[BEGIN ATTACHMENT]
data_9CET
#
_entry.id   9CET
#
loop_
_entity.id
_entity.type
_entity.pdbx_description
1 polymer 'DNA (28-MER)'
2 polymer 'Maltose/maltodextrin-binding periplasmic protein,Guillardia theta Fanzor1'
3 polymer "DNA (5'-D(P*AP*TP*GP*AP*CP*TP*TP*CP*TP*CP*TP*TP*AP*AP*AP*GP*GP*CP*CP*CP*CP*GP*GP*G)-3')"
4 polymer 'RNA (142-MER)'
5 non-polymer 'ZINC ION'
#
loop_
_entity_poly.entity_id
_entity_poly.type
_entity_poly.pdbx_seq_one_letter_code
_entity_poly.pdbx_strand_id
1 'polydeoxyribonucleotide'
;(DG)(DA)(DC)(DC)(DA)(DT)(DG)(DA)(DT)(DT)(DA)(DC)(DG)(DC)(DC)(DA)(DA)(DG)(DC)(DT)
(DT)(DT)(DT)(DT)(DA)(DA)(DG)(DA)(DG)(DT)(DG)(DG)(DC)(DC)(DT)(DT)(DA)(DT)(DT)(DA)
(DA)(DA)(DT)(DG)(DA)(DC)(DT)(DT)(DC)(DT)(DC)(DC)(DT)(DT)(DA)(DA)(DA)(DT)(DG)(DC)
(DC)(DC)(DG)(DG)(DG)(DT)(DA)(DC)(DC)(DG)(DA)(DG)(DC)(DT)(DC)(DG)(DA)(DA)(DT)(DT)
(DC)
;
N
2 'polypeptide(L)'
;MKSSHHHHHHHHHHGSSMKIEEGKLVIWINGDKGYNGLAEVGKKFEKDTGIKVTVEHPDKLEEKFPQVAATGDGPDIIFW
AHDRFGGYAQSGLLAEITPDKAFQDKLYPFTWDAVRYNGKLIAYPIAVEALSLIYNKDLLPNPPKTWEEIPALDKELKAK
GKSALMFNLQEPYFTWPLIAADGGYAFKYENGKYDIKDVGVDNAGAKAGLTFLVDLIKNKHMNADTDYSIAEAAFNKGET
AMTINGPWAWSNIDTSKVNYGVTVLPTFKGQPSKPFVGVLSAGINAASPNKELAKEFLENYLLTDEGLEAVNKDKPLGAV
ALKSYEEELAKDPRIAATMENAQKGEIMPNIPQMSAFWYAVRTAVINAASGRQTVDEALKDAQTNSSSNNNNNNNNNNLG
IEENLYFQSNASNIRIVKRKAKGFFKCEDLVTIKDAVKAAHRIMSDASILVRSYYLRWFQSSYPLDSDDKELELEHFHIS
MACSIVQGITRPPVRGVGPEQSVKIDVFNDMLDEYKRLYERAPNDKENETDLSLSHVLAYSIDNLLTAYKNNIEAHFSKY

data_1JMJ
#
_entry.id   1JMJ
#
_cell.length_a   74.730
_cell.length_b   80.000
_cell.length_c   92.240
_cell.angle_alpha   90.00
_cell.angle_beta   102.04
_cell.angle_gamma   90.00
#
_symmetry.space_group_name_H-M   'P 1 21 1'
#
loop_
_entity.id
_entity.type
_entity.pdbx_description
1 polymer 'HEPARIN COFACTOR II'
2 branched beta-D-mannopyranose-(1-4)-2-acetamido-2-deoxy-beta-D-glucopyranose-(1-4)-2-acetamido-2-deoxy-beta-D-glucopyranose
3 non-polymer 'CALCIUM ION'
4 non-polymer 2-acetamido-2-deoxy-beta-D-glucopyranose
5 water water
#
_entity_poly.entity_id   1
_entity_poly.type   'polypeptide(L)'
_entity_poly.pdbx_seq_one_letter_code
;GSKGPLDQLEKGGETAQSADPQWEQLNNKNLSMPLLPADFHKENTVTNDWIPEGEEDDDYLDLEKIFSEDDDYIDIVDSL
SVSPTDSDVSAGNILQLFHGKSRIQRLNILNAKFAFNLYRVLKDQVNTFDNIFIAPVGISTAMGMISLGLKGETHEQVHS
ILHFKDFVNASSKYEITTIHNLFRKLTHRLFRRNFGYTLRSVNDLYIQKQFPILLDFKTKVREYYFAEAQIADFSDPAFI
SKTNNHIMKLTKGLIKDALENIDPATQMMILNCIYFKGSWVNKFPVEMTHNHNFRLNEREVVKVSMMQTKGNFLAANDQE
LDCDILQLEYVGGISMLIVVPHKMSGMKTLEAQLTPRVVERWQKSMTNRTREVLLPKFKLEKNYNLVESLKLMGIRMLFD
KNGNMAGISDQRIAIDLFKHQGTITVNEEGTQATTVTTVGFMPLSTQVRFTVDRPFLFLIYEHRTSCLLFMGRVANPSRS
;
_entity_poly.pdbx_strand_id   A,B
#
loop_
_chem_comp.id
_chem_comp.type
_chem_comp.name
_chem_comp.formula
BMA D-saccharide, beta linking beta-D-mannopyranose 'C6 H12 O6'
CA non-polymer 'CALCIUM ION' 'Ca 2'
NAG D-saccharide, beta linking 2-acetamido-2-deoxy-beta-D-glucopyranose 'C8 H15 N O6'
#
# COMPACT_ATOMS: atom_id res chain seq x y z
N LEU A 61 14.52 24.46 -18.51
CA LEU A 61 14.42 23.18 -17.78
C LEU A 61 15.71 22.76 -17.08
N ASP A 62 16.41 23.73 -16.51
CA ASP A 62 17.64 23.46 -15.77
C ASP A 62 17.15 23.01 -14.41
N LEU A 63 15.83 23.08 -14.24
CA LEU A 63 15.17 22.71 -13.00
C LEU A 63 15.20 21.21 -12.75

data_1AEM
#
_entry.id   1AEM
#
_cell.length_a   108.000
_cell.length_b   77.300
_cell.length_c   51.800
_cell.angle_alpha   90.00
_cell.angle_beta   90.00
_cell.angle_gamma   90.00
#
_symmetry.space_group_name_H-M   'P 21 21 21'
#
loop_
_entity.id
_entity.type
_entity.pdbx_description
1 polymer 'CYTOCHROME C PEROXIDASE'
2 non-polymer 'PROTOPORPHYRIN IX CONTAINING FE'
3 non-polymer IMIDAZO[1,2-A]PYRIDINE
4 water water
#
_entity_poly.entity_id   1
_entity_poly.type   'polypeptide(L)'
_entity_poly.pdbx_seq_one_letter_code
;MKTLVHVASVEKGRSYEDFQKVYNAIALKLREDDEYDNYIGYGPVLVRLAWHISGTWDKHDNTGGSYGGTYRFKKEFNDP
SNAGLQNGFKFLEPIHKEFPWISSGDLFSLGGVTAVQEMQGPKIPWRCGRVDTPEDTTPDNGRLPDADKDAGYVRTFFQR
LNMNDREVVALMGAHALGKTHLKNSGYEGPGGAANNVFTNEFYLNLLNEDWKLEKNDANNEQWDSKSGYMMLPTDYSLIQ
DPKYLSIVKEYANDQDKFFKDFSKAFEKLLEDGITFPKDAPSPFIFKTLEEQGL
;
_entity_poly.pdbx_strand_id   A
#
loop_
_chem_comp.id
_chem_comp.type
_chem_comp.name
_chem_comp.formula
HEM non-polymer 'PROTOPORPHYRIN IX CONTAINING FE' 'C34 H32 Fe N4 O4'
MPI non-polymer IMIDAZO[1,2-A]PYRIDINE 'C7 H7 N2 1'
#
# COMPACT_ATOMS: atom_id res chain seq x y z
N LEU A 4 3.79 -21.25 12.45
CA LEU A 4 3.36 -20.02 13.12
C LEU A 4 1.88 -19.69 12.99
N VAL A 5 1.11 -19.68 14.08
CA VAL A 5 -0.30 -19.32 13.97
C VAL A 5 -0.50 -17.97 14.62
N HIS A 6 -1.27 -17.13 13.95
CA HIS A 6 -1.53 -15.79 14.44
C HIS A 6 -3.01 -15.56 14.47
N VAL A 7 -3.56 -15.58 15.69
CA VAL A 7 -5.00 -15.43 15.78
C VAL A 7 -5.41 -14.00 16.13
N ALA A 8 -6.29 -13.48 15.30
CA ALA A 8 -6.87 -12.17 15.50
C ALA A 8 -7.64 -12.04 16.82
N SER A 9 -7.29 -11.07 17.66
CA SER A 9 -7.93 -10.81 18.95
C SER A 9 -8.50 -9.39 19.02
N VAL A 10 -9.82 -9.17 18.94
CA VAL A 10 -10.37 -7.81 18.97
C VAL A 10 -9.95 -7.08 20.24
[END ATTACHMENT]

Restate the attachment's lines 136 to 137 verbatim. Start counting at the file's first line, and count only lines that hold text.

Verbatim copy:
C VAL A 5 -0.50 -17.97 14.62
N HIS A 6 -1.27 -17.13 13.95